In 2020 the learning landscape looks completely different.  Training is now predominantly online, and facilitators have had to adapt, and adapt quickly to ensure that they can still deliver their training effectively.

In my experience it isn’t quite as simple as choosing the right platform and technology.  The greater challenges lie in figuring out how to motivate and engage learners online.

I have always relished a training room situation where you can actively engage with students.  You can observe body language, and non-verbal cues and adapt on the go to ensure that the message is being delivered and understood.

Challenges to be faced

How do you get your energy across in the online world?  Will my training be as effective?  How will I engage and motivate the learners?  What if they are not engaged?    These are some of the questions I was asked during a course on how to facilitate learning online.

One of the biggest challenges is that of building rapport with students and finding ways to develop an online community, recognising the value of peer to peer learning.   In a face-to-face situation, it is easy to pick up learners’ physiology and cues when they need a break, whether they understand the information being shared or not.  In the online arena is it more difficult to identify participants that maybe struggling.   It is a fact that the meaning of the communication is the response that you get.  In the online world it is more challenging to pick up those signs, and energies, the vibe and the response that you get.

I have facilitated my own online courses to businesses and universities, co-facilitated courses with a colleague to assist other trainers to facilitate effectively on-line and I have completed a PG Diploma in Executive Management in AIT. My experience also comes from being an online learner myself.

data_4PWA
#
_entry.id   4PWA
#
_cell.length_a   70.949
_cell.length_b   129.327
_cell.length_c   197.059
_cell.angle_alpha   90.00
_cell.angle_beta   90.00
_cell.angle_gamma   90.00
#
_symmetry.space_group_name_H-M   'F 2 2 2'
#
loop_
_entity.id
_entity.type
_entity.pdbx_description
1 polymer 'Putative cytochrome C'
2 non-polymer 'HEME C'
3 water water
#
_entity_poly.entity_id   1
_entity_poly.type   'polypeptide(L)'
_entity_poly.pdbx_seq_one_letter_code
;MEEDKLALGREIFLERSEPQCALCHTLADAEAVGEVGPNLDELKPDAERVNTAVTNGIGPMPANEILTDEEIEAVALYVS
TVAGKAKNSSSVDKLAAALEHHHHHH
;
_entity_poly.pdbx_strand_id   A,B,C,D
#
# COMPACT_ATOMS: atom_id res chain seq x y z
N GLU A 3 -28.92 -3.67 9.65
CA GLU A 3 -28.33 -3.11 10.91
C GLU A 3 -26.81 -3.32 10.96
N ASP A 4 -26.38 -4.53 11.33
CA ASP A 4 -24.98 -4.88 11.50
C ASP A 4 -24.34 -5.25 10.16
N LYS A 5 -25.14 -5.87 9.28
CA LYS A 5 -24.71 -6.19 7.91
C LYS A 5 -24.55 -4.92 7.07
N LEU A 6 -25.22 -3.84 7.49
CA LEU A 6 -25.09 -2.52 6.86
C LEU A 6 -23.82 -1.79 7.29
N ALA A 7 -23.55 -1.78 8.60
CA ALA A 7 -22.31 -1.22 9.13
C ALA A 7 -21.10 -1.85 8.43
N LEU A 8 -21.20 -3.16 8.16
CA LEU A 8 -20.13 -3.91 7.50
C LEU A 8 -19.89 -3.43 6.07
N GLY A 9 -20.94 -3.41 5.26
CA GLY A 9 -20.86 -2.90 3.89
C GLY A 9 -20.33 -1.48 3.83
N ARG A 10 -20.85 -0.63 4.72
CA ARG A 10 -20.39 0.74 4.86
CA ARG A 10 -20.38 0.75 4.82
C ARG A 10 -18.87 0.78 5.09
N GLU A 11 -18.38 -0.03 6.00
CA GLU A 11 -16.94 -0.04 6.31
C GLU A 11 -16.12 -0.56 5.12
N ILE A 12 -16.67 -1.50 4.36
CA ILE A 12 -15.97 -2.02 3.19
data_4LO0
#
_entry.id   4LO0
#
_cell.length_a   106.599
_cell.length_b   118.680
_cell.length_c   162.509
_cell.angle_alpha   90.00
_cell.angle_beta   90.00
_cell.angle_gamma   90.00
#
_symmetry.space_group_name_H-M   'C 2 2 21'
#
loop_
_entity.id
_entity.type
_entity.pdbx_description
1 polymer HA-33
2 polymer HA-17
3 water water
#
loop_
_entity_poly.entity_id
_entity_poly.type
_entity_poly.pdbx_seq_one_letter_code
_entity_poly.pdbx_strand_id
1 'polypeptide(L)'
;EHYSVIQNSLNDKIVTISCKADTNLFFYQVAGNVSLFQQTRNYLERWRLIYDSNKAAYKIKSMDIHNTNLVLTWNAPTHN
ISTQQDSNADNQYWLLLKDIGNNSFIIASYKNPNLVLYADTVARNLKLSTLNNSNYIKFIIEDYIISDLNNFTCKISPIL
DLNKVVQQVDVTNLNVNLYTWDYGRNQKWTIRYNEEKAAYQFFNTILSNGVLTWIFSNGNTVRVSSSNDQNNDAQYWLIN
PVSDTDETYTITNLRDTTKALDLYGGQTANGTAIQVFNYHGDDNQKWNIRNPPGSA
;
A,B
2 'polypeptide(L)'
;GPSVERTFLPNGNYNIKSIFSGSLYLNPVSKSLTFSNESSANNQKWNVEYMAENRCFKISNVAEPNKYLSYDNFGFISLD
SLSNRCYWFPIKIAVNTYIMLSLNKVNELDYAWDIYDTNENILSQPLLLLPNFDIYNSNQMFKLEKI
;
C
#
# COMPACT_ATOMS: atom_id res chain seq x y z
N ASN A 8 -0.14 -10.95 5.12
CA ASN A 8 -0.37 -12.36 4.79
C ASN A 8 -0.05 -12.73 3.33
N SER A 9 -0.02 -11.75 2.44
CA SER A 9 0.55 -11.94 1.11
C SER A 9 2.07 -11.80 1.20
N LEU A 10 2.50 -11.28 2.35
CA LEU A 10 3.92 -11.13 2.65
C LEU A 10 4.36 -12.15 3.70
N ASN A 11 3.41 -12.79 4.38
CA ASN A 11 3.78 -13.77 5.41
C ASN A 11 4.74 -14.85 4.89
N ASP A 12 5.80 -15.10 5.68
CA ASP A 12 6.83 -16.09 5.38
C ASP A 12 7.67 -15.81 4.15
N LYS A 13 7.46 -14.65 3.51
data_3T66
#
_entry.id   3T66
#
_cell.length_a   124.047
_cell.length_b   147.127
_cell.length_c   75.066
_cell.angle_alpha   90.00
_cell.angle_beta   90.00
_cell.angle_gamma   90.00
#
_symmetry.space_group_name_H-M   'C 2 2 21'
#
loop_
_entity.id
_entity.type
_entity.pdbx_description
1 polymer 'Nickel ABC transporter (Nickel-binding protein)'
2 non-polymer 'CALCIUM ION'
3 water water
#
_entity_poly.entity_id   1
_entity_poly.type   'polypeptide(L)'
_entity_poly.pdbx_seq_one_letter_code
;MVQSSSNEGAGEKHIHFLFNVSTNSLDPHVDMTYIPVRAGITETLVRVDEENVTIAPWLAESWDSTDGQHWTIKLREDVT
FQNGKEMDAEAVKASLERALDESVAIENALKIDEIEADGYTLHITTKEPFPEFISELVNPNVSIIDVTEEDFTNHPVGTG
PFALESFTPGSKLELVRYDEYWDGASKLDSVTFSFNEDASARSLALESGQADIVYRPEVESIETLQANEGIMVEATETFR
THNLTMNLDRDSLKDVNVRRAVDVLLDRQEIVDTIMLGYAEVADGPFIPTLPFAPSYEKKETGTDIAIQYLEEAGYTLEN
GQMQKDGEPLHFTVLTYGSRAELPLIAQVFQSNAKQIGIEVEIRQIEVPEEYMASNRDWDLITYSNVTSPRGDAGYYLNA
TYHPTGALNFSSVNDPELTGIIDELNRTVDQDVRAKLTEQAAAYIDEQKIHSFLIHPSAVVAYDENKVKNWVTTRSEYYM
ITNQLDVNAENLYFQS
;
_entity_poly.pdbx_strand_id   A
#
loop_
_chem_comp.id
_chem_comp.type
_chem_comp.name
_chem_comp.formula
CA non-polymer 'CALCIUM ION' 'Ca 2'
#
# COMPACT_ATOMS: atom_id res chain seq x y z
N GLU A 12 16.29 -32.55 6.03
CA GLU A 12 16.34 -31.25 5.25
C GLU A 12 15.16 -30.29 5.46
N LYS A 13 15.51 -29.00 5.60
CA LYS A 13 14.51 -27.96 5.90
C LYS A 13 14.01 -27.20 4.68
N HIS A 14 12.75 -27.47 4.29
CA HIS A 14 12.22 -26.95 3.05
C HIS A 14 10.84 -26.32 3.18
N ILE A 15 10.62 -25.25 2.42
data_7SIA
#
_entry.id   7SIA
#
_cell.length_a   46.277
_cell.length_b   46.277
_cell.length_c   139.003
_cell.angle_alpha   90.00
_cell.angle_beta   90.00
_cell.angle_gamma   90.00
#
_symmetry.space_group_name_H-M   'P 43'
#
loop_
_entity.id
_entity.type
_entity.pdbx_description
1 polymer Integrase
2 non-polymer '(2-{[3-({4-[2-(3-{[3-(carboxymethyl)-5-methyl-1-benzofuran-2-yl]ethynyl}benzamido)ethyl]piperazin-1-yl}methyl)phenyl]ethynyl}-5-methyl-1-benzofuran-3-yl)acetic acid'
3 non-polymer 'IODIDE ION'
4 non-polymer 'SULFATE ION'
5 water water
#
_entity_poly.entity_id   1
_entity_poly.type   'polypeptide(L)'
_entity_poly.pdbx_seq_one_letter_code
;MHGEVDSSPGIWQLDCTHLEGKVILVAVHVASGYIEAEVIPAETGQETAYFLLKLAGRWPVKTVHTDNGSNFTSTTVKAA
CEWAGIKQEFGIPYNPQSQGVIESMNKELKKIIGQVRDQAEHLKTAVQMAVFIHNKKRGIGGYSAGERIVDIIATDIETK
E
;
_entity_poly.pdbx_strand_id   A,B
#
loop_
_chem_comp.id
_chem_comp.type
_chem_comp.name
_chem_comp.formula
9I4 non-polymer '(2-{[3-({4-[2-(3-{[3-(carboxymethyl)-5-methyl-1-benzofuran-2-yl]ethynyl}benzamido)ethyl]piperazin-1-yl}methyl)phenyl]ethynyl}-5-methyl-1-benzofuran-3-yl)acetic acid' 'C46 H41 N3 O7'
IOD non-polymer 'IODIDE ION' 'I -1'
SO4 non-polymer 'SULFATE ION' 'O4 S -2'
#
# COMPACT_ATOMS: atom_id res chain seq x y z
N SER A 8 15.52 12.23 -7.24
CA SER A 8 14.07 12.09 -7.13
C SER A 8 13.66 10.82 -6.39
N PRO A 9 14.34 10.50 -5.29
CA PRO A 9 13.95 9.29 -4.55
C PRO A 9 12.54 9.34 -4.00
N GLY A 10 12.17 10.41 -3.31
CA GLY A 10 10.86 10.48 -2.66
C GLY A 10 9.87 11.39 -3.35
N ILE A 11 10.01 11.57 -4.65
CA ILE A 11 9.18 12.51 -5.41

In my experience the big benefit as a learner is the convenience through which we can access courses in the comfort of our own home without having to fight the traffic after a busy day in the office or in the training room in my case.

Learning online allows us to access courses from anywhere in the world and in turn we, as business owners can sell our wares to customers worldwide.  My first experience of online learning was in 2008 when I took a year-long mentoring programme with Bob Proctor training as a life success consultant.  This followed a week-long live in person training starting at 6am with Yoga on the beach in West Palm Beach in south Florida – an amazing experience.  In this case the physical interaction and connection had already taken place and this made the online experience easier. The was definitely a combination that worked for me.

The move to online and blended learning was happening organically but has been accelerated as a result of the current climate.  If done correctly it could be the new normal.

Many facilitators, lecturers and trainers are now embracing online as the way forward, however many are struggling to engage, motivate and communicate effectively with their learners which means the students are left wanting.

The Technology Issue

For many trainers, the biggest concern and priority in this emergency are which platforms to use and more importantly how to manage the variety of functions during the session.  Instead of standing in front of a training room or lecture hall, the trainer is now juggling  presenting, engaging, managing a chat box, slides, and the inevitable tech failures.